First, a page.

Dir.: Firat Ozeler; Documentary with the voices of Cem Yilmaz, Funda Eryigit; Turkey 2023, 89 min.
A new documentary from Turkey’s Firat Ozeler pays homage to filmmaker Omer Kavur (1944-2005) who directed fourteen feature between 1974 and 2003 before his tragic death from lymphoma. His films were shown in Cannes and Venice, but, rarely – if ever – made it to the UK. The only English speaking retrospective was held at the Harvard Film Archive in 2001, where five features were shown. The film is both a biopic and a travelogue, narrated by Funda Eryigit, it visits the many places Kavur touched during his struggle to build a career. Cam Yilmaz voices Kavur’s own perspective of his life.
Born in Istanbul in 1944 to wealthy parents who moved in all the right circles but whose marriage eventually broke down, Kavur was sent to a Swiss finishing school to be groomed for success. Clearly he had plenty of love but no home. Paris was the next step where the budding filmmaker studied in the daytime, and worked in a hotel at night. His 1987 feature Motherland Hotel (Anayurt Oteli) is a testament to his three year stint as a night porter – anything to reduce his debt.
An unidentified lover tells about the sadness which engulfed Kavur even in those days: “He was not a happy person”. His return to Istanbul saw the city transformed by bulldozers and the developers. The old buildings were gone replaced by apartment blocks. Turkish cinema had moved on too and Kavur was dismayed to discover an industry which thrived on porn features. The Sex Life of a Belly Dancer, was a case in point.
Kavur’s own first films were not successful at the box office, and he became withdrawn and reclusive eventually leaving the city of his birth, blaming himself: “I should have adapted, and did what was expected from me”. He was critical of the socialist films of the era, calling them ‘trendy’. His travels next took him to a small Baltic town where the theme of rememberance became an important focus of his maturing style of filmmaking.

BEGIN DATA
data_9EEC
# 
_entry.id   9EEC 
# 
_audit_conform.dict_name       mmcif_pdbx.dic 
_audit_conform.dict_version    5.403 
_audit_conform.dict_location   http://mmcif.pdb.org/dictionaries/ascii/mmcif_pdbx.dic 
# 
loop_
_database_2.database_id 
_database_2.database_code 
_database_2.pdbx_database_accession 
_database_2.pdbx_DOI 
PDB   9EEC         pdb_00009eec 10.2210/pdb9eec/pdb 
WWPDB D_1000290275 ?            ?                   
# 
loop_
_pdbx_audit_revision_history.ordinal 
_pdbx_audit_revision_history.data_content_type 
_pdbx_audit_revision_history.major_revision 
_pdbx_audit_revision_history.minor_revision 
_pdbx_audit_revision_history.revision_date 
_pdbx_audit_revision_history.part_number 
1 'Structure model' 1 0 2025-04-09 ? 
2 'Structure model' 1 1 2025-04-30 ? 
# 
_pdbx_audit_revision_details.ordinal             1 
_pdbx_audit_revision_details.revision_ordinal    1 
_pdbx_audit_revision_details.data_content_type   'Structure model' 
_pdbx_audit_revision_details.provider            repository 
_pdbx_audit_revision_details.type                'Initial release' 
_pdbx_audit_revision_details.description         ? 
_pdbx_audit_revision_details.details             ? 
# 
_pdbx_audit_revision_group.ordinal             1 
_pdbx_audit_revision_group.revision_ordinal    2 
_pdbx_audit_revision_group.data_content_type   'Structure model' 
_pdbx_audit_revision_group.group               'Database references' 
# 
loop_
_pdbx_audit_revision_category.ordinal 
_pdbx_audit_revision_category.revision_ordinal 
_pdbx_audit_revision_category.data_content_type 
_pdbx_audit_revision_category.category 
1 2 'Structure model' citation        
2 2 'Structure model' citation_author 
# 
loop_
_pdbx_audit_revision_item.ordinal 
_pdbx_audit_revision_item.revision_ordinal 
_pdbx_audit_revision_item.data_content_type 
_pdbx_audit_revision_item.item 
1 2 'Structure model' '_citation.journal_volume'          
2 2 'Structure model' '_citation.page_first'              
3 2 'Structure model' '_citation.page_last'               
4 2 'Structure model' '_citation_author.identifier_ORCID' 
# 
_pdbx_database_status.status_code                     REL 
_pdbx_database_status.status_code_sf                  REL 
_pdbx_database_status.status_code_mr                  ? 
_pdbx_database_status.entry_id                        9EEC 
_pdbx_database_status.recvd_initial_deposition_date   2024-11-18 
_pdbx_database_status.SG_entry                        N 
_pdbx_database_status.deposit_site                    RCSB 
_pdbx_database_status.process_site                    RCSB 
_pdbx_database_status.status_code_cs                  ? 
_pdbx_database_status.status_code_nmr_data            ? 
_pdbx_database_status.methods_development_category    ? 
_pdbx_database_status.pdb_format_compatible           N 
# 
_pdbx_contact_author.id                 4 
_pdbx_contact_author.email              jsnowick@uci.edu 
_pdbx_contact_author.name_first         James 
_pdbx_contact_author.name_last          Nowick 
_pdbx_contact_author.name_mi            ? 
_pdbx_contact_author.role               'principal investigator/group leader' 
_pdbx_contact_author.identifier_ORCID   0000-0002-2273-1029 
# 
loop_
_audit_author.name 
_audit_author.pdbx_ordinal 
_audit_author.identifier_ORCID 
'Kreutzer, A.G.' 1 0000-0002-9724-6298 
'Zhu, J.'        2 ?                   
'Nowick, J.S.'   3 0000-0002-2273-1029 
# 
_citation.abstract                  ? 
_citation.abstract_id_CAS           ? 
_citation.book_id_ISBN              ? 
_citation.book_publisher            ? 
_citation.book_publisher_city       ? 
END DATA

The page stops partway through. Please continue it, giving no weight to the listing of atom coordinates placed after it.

Ozeler makes use of ample archive footage, clips of Kavur’s final feature, Karsilasma shot in 2003, and a video showing him as a deeply troubled man obsessed by death and decay. Plagued by dreams that transported him back to his childhood, Kavur seemed to be continually trying to escape the trauma. The film’s final act sees him reciting a poem with the unnamed woman. When death finally caught up with Kavur, he had come to terms with his life and discovered a certain tranquility, despite being exhausted from illness and therapy. It was like coming home again.
In his debut feature premiering at Rotterdam’s International Film Festival, Ozeler has caught the overriding melancholy of Kavur’s life as an artist who never felt at ease with himself after being sent away from his homeland at an early age. A motif running through his work shows him knocking at doors that will be forever closed, like in Kafka’s “The Castle”. Kavur certainly had his time in the sun as a director on the festival circuit, but he never quite moved with the times. Ozeler portrays his subject with skill and empathy, the travel rumination making an evocative backcloth to the tortured mind of this celebrated Turkish filmmaker. AS
SCREENING AT ROTTERDAM FILM FESTIVAL | CINEMA REGAINED |